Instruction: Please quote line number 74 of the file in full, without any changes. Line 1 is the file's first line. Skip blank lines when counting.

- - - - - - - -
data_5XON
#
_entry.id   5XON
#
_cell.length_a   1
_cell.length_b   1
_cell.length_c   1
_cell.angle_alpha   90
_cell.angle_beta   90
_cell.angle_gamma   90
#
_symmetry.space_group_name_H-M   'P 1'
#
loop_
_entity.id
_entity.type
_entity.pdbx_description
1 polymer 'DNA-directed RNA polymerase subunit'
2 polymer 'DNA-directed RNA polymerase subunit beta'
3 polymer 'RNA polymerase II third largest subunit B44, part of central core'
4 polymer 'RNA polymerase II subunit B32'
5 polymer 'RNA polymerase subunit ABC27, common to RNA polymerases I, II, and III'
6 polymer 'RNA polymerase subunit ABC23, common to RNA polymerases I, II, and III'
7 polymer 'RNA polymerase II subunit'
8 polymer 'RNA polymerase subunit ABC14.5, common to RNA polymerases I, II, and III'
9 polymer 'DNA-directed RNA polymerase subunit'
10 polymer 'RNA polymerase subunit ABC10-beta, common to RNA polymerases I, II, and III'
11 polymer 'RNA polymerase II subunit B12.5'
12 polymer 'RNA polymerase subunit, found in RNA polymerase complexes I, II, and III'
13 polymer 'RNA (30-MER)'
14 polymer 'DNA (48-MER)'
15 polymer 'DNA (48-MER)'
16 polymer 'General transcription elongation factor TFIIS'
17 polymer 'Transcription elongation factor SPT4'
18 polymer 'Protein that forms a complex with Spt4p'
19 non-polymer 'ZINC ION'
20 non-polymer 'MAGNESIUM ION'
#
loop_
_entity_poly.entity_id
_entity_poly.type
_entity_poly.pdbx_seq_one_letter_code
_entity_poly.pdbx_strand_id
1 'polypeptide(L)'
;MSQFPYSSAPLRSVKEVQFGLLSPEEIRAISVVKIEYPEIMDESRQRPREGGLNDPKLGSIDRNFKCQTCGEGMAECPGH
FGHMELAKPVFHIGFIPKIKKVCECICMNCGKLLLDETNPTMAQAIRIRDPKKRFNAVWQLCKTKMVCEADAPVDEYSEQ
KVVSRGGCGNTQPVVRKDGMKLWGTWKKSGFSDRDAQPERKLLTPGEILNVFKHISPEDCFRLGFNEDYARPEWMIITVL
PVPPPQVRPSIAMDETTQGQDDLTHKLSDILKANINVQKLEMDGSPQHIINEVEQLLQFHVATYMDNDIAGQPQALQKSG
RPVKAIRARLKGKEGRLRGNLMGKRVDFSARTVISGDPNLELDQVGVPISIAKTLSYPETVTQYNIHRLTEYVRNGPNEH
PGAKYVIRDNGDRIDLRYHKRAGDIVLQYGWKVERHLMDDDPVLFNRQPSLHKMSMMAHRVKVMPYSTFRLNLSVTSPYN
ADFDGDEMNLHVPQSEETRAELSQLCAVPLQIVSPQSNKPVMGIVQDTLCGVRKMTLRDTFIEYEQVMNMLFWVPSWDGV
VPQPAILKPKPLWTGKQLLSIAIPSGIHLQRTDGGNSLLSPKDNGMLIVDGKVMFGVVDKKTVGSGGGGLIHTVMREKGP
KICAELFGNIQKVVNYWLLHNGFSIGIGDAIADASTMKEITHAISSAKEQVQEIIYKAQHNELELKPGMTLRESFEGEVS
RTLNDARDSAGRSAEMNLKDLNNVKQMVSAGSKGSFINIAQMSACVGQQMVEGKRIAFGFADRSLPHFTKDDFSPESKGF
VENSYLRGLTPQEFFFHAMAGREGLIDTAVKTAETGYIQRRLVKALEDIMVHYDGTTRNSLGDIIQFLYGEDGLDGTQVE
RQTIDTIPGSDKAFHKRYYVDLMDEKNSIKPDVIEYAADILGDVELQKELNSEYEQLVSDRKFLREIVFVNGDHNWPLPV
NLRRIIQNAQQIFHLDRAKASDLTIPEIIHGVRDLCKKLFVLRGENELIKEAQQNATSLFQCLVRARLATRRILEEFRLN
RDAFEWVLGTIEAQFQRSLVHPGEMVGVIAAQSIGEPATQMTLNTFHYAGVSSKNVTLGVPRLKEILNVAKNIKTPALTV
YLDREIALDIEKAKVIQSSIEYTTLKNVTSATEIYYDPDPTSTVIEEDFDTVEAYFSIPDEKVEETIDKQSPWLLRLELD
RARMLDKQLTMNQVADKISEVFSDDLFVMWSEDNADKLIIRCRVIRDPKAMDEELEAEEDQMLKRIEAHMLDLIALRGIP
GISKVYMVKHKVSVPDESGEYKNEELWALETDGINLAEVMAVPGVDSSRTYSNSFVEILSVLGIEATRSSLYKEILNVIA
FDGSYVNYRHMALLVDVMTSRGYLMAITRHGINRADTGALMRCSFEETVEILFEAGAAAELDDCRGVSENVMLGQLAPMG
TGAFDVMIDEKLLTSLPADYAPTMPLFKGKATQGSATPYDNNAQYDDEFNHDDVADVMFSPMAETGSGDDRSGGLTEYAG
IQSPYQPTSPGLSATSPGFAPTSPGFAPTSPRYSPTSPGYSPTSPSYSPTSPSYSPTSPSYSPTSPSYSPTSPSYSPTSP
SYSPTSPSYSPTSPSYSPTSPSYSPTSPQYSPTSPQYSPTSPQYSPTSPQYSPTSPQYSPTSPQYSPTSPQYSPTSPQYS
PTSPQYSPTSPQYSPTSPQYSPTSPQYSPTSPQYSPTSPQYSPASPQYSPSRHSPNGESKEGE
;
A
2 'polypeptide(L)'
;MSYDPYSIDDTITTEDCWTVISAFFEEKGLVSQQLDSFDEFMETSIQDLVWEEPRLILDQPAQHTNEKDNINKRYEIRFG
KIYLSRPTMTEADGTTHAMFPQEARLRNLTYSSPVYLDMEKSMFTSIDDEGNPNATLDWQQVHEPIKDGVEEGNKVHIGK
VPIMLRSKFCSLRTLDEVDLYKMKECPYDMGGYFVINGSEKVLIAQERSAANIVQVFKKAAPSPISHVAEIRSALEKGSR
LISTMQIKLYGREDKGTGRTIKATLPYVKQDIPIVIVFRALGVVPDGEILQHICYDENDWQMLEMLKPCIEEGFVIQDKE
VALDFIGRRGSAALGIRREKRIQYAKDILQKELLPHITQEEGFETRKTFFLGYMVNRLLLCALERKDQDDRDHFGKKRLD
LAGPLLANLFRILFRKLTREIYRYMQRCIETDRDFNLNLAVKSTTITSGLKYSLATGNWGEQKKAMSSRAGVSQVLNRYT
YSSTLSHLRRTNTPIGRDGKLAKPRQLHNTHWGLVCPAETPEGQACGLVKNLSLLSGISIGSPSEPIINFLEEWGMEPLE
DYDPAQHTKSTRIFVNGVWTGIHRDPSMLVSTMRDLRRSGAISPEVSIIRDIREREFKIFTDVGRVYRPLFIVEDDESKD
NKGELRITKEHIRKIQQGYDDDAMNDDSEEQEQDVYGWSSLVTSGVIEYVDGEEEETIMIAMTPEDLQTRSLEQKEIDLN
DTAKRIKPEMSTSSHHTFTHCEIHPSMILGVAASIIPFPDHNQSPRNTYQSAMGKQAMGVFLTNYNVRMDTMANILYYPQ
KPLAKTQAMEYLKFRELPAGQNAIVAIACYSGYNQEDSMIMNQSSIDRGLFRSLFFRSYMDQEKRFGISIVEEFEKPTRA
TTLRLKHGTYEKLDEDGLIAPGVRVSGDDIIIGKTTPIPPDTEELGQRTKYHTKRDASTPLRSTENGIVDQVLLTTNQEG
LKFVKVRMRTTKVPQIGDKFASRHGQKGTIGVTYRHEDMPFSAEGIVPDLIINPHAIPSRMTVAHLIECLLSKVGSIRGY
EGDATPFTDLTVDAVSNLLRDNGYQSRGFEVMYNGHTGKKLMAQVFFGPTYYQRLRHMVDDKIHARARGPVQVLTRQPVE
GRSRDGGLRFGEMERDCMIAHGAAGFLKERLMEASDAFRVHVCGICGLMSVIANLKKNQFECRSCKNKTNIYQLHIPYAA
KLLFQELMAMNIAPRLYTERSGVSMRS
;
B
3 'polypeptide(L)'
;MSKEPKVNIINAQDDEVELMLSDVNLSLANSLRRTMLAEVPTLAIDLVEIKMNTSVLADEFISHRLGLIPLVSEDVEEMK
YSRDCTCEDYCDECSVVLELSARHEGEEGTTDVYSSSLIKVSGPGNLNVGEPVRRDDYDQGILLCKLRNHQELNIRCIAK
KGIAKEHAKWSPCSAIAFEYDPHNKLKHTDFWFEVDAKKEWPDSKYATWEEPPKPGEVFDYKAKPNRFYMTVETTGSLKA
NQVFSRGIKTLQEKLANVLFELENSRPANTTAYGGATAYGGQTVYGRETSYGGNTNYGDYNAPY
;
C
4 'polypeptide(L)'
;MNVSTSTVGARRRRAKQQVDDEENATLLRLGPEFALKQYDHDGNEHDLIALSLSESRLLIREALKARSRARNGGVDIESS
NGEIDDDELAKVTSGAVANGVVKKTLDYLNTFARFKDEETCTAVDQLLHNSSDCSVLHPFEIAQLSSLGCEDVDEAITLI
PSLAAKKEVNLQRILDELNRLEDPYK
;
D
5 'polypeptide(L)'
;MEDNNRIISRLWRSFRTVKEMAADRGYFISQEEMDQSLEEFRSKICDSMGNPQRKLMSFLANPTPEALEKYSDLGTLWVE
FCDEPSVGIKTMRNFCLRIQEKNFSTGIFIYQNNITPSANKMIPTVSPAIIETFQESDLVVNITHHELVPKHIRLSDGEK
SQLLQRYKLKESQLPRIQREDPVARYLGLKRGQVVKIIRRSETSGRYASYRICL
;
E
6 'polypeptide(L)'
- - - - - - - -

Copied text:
VALDFIGRRGSAALGIRREKRIQYAKDILQKELLPHITQEEGFETRKTFFLGYMVNRLLLCALERKDQDDRDHFGKKRLD